“That building is right at the foot of the bridge, and it helps with the telling of the story,” said Bland, whose tour company brings thousands of people to Selma each year. “With them looking at the bridge, and me or another foot soldier telling them the story, it comes alive. I think the remodel of the building will help with the revitalization of downtown. That building, along with the National Voting Rights Museum, will anchor downtown.”
The building next to the main building is also undergoing an extensive renovation, with the first floor being built out for Jackie Smith to rent for her second location of The Coffee Shoppe, which will continue to operate its original location at 308 Broad Street. The upper floor of that building will have two condominiums – one that faces the Alabama River, and one that faces Water Ave.
Smith said Common Power Executive Director Charles Douglas and David Domke, associate director for organizational support, approached her about possibly renting the space once the sale of the buildings closed. Smith has known Douglas and Domke for nearly a decade, so she welcomed the invitation, and after discussing it with her family, and studying traffic patterns, she was sold.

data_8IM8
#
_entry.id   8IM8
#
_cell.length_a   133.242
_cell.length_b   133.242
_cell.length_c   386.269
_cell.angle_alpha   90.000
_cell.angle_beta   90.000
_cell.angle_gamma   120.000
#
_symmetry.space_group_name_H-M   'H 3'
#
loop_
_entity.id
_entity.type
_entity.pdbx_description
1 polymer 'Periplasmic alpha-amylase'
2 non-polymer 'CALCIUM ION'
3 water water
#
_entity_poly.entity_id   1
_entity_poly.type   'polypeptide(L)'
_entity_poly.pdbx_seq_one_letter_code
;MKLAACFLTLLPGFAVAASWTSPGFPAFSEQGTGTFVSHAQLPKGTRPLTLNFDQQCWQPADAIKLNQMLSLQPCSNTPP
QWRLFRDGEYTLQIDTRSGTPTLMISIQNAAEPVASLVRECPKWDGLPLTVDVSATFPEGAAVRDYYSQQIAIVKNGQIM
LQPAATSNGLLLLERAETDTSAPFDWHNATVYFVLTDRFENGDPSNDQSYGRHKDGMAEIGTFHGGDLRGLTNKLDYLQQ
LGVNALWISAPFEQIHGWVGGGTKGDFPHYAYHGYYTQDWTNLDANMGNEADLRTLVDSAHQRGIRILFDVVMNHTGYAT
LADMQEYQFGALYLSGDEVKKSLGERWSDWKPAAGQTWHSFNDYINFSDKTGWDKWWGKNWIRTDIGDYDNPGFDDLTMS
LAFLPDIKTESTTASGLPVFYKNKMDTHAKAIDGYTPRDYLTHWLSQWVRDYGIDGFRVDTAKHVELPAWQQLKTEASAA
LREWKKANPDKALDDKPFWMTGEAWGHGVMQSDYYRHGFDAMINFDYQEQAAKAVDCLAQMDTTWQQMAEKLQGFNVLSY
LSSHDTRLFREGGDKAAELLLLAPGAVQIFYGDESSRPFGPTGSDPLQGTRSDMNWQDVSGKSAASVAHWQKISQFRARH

“During Jubilee last year, my family and I were walking along Water Avenue and we happened up on Charles and he said, ‘Hey, I want you to know that we’re looking at buying The Selma Times-Journal building we feel it’s only fitting if we found a way to bring you into this space with us.”